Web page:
Of the 11 pottery pigs in the collection, lot 1, made by Anna Pottery for Horace Greeley’s 1872 Presidential Campaign brought the most.
Some bottles made originally in clear glass may turn a faint amethyst shade from sun exposure.
Darker shades of purple indicate the glass color has been altered in recent years via irradiation.
Often there would be no embossed markings on the bottle other than the logo seen on the very bottom.
Many of these bottles are found in old trash dump sites, privy pits (underground, where an old outhouse once stood), and anywhere old farmsteads were located.
‘A wonderful pig flask, and very political, thought to be one of only two known examples’, Hagenbuch said. Hagenbuch attributed the exceptional hammer price because “very few pigs were made by Anna Pottery for Southern companies.” A Railroad and River Guide pig made by the Texarkana Pottery sold for $10,925.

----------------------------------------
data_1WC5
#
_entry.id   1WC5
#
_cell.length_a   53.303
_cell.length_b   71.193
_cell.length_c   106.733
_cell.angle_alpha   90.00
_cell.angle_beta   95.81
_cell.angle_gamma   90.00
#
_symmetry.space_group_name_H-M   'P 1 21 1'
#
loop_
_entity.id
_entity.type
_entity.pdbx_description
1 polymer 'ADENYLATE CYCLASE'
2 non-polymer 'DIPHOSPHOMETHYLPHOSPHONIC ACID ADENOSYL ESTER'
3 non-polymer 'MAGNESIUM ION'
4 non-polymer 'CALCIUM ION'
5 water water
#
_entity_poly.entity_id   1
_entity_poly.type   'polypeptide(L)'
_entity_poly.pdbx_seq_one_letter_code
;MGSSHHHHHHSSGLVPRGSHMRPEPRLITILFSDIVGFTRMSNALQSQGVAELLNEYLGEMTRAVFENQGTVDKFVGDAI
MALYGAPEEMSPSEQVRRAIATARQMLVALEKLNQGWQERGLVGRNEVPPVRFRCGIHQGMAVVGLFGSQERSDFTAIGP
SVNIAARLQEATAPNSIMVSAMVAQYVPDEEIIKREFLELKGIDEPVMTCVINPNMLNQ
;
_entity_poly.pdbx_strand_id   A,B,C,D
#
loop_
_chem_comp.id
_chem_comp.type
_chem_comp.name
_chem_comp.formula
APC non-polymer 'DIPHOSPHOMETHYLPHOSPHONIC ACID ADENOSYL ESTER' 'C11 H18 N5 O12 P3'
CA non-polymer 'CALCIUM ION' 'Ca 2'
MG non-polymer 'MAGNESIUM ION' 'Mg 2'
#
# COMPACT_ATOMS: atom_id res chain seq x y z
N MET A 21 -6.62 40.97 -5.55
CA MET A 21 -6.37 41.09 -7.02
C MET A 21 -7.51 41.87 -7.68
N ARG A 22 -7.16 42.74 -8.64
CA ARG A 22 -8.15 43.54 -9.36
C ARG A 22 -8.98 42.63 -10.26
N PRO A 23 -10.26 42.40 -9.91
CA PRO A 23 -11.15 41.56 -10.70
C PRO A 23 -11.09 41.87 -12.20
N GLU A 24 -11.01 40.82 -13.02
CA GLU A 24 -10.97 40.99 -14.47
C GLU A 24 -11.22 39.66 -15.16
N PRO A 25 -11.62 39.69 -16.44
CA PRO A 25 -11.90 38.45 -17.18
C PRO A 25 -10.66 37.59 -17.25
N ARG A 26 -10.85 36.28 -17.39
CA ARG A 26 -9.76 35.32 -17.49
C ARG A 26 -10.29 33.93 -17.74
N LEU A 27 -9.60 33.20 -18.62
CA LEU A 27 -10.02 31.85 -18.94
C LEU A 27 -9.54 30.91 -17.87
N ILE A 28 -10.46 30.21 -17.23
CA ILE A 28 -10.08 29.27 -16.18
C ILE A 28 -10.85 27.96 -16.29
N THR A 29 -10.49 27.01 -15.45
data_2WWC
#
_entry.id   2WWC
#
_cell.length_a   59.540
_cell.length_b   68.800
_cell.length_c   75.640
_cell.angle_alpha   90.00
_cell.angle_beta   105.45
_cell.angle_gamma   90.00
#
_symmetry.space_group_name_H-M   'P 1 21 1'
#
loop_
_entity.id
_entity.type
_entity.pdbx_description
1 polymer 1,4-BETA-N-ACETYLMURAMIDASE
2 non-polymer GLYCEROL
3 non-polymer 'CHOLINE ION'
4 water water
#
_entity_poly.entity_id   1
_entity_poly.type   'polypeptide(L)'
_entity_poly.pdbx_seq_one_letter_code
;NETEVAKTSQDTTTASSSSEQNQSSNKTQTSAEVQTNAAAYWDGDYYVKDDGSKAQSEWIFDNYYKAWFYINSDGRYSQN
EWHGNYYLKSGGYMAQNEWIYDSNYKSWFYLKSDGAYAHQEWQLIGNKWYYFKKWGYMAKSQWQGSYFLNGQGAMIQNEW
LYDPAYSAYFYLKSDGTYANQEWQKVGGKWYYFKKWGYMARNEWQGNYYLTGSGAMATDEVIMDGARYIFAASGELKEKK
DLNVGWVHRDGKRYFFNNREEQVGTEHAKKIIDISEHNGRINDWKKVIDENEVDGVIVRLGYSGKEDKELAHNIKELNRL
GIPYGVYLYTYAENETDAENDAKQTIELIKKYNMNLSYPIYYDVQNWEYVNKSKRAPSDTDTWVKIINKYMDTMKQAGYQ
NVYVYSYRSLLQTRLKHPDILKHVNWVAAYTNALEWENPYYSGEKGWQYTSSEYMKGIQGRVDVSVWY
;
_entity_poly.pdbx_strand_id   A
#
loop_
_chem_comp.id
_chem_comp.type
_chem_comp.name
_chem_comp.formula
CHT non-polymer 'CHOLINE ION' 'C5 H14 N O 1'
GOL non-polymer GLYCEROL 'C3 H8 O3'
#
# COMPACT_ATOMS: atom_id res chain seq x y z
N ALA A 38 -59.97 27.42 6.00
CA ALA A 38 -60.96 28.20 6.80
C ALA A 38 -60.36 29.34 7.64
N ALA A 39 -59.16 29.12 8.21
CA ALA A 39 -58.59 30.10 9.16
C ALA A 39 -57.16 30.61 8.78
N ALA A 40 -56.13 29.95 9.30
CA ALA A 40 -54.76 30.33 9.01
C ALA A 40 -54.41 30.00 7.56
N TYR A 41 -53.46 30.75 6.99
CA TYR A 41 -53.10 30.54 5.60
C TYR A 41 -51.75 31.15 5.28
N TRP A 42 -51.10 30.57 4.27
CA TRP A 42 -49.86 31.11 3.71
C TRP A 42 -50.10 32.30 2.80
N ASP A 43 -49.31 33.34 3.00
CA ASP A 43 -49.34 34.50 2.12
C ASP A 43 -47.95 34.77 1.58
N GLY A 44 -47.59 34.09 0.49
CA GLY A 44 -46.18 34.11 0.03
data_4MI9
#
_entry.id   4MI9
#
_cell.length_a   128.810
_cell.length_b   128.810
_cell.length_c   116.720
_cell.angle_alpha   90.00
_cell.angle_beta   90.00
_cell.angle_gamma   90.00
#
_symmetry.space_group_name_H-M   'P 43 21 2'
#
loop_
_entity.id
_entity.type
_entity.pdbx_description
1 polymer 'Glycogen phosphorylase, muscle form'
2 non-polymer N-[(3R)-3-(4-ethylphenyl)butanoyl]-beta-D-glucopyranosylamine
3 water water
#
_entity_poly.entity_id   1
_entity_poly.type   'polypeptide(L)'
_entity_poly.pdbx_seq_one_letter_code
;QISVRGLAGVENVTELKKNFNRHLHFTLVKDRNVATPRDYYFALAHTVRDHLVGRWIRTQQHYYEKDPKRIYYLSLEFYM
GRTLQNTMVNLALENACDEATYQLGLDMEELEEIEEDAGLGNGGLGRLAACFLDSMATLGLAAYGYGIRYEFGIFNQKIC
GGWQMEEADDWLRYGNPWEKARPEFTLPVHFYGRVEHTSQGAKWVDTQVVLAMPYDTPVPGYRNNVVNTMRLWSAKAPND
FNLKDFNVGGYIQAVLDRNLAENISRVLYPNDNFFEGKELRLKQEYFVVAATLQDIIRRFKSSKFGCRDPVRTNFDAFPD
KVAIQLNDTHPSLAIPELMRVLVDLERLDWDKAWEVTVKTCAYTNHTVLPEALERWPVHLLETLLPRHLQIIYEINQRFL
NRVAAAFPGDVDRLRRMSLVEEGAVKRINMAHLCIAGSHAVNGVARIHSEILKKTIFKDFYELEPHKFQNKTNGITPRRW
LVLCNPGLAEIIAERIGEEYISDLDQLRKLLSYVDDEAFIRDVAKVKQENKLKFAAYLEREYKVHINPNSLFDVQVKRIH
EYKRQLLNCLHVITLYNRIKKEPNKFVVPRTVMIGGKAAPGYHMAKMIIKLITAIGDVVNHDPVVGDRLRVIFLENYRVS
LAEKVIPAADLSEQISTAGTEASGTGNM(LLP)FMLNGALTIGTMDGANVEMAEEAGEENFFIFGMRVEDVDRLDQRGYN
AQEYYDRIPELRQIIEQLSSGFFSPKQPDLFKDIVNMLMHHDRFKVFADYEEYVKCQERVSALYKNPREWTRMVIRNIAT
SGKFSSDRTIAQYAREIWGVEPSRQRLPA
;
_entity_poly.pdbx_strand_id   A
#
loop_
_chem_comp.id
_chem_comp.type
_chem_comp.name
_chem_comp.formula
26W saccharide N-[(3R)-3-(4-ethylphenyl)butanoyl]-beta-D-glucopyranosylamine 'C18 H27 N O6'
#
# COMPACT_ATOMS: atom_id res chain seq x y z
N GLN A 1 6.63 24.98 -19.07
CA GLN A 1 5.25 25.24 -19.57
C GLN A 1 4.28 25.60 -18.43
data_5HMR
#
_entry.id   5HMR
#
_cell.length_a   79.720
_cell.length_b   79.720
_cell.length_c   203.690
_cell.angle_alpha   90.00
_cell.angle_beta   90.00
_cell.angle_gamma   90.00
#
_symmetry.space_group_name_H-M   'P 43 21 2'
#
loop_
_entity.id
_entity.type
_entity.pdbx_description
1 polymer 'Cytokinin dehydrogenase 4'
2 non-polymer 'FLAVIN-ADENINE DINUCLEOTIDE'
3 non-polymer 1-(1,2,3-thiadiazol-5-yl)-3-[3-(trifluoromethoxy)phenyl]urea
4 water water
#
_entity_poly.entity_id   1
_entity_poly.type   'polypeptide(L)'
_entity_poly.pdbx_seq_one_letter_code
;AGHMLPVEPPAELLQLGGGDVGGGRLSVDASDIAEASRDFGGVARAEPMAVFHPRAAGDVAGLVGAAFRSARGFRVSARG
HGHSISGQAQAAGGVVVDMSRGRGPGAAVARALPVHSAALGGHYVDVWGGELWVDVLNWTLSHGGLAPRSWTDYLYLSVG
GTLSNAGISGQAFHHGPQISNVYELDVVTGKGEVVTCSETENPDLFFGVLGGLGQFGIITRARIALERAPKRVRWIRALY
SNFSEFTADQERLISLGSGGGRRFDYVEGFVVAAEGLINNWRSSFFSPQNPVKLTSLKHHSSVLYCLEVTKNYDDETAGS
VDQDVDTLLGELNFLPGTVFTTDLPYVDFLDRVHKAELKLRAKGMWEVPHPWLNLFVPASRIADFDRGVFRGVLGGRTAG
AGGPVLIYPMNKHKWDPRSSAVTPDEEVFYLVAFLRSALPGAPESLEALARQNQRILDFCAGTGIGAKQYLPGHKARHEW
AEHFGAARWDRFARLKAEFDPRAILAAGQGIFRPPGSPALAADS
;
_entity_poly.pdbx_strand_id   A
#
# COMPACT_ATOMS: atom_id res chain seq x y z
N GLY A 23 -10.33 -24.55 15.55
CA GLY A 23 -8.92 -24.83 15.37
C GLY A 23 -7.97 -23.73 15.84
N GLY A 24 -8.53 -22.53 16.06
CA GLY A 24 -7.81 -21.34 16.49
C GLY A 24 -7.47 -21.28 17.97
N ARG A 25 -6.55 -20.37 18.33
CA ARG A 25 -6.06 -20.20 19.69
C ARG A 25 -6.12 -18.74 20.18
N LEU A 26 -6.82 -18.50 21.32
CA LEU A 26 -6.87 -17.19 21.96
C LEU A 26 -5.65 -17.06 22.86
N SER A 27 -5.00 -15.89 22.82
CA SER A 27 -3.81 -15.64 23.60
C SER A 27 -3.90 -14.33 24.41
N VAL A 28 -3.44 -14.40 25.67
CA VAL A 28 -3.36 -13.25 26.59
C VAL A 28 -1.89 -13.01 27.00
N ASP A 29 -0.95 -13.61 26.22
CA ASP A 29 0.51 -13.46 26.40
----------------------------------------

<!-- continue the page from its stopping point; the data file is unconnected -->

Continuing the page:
‘Texarkana only made a fraction of the pigs that Anna did”, Hagenbuch said, “most of the time they are usually auctioned as being made by Anna.” Of the glass pigs in the Heisey collection, a Berkshire Bitters pig in amber glass, sold for ,325.medicines, foods, sauces, extracts, flavorings, chemicals, bleach, vinegar, cosmetics, etc…………..the end user company would have pasted their own private brand label on the side with a description of the contents.Diamond-I mark " data-medium-file="https:// data-large-file="https:// class="wp-image-1232 size-medium" title=""Diamond I" mark used by Illinois Glass Company, on bottom of bottle" src="https:// alt="Diamond-I mark" width="300" height="158" srcset="https:// https:// sizes="(max-width: 300px) 100vw, 300px" / The “I in a diamond” mark is seen on HUGE numbers of containers.The great majority of these bottles were made in clear glass, with a smaller percentage found in amber glass, light aqua, or occasionally cobalt blue.“In the early years of bottle collecting most all the pottery pigs were in bottle collections,” said Hagenbuch.